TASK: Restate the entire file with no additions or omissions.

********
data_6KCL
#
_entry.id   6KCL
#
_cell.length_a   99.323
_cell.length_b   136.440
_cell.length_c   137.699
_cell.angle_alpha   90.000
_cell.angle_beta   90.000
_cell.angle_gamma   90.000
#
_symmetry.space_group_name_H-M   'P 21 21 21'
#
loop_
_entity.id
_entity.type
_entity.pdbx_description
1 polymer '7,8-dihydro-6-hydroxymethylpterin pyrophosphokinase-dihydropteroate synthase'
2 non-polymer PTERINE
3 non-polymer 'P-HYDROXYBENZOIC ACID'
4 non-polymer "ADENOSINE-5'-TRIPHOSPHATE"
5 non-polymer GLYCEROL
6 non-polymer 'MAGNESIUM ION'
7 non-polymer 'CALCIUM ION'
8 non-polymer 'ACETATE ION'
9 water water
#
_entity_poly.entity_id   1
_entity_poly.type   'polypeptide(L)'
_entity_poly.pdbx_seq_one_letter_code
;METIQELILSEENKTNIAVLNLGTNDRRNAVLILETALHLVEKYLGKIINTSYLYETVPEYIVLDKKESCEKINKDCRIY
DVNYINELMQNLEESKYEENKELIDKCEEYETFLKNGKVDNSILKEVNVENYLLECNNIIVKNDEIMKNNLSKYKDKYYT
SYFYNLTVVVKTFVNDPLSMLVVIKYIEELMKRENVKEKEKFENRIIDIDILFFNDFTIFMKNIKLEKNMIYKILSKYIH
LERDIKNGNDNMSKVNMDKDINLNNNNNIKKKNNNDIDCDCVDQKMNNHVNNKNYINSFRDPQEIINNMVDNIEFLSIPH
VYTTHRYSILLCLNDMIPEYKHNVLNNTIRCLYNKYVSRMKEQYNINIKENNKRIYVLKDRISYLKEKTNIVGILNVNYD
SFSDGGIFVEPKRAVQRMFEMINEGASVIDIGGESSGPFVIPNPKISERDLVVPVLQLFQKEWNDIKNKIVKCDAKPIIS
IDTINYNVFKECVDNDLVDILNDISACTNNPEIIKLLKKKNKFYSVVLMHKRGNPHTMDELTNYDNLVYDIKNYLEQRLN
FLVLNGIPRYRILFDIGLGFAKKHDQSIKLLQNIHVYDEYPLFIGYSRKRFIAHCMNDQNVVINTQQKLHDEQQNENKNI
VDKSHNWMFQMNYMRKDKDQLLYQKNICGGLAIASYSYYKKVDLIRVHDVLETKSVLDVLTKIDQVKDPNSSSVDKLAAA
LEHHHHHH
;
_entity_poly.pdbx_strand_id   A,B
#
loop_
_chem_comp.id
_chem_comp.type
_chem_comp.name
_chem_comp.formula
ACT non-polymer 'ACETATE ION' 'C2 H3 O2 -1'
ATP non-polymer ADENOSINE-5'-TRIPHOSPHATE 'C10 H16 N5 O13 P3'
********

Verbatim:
data_6KCL
#
_entry.id   6KCL
#
_cell.length_a   99.323
_cell.length_b   136.440
_cell.length_c   137.699
_cell.angle_alpha   90.000
_cell.angle_beta   90.000
_cell.angle_gamma   90.000
#
_symmetry.space_group_name_H-M   'P 21 21 21'
#
loop_
_entity.id
_entity.type
_entity.pdbx_description
1 polymer '7,8-dihydro-6-hydroxymethylpterin pyrophosphokinase-dihydropteroate synthase'
2 non-polymer PTERINE
3 non-polymer 'P-HYDROXYBENZOIC ACID'
4 non-polymer "ADENOSINE-5'-TRIPHOSPHATE"
5 non-polymer GLYCEROL
6 non-polymer 'MAGNESIUM ION'
7 non-polymer 'CALCIUM ION'
8 non-polymer 'ACETATE ION'
9 water water
#
_entity_poly.entity_id   1
_entity_poly.type   'polypeptide(L)'
_entity_poly.pdbx_seq_one_letter_code
;METIQELILSEENKTNIAVLNLGTNDRRNAVLILETALHLVEKYLGKIINTSYLYETVPEYIVLDKKESCEKINKDCRIY
DVNYINELMQNLEESKYEENKELIDKCEEYETFLKNGKVDNSILKEVNVENYLLECNNIIVKNDEIMKNNLSKYKDKYYT
SYFYNLTVVVKTFVNDPLSMLVVIKYIEELMKRENVKEKEKFENRIIDIDILFFNDFTIFMKNIKLEKNMIYKILSKYIH
LERDIKNGNDNMSKVNMDKDINLNNNNNIKKKNNNDIDCDCVDQKMNNHVNNKNYINSFRDPQEIINNMVDNIEFLSIPH
VYTTHRYSILLCLNDMIPEYKHNVLNNTIRCLYNKYVSRMKEQYNINIKENNKRIYVLKDRISYLKEKTNIVGILNVNYD
SFSDGGIFVEPKRAVQRMFEMINEGASVIDIGGESSGPFVIPNPKISERDLVVPVLQLFQKEWNDIKNKIVKCDAKPIIS
IDTINYNVFKECVDNDLVDILNDISACTNNPEIIKLLKKKNKFYSVVLMHKRGNPHTMDELTNYDNLVYDIKNYLEQRLN
FLVLNGIPRYRILFDIGLGFAKKHDQSIKLLQNIHVYDEYPLFIGYSRKRFIAHCMNDQNVVINTQQKLHDEQQNENKNI
VDKSHNWMFQMNYMRKDKDQLLYQKNICGGLAIASYSYYKKVDLIRVHDVLETKSVLDVLTKIDQVKDPNSSSVDKLAAA
LEHHHHHH
;
_entity_poly.pdbx_strand_id   A,B
#
loop_
_chem_comp.id
_chem_comp.type
_chem_comp.name
_chem_comp.formula
ACT non-polymer 'ACETATE ION' 'C2 H3 O2 -1'
ATP non-polymer ADENOSINE-5'-TRIPHOSPHATE 'C10 H16 N5 O13 P3'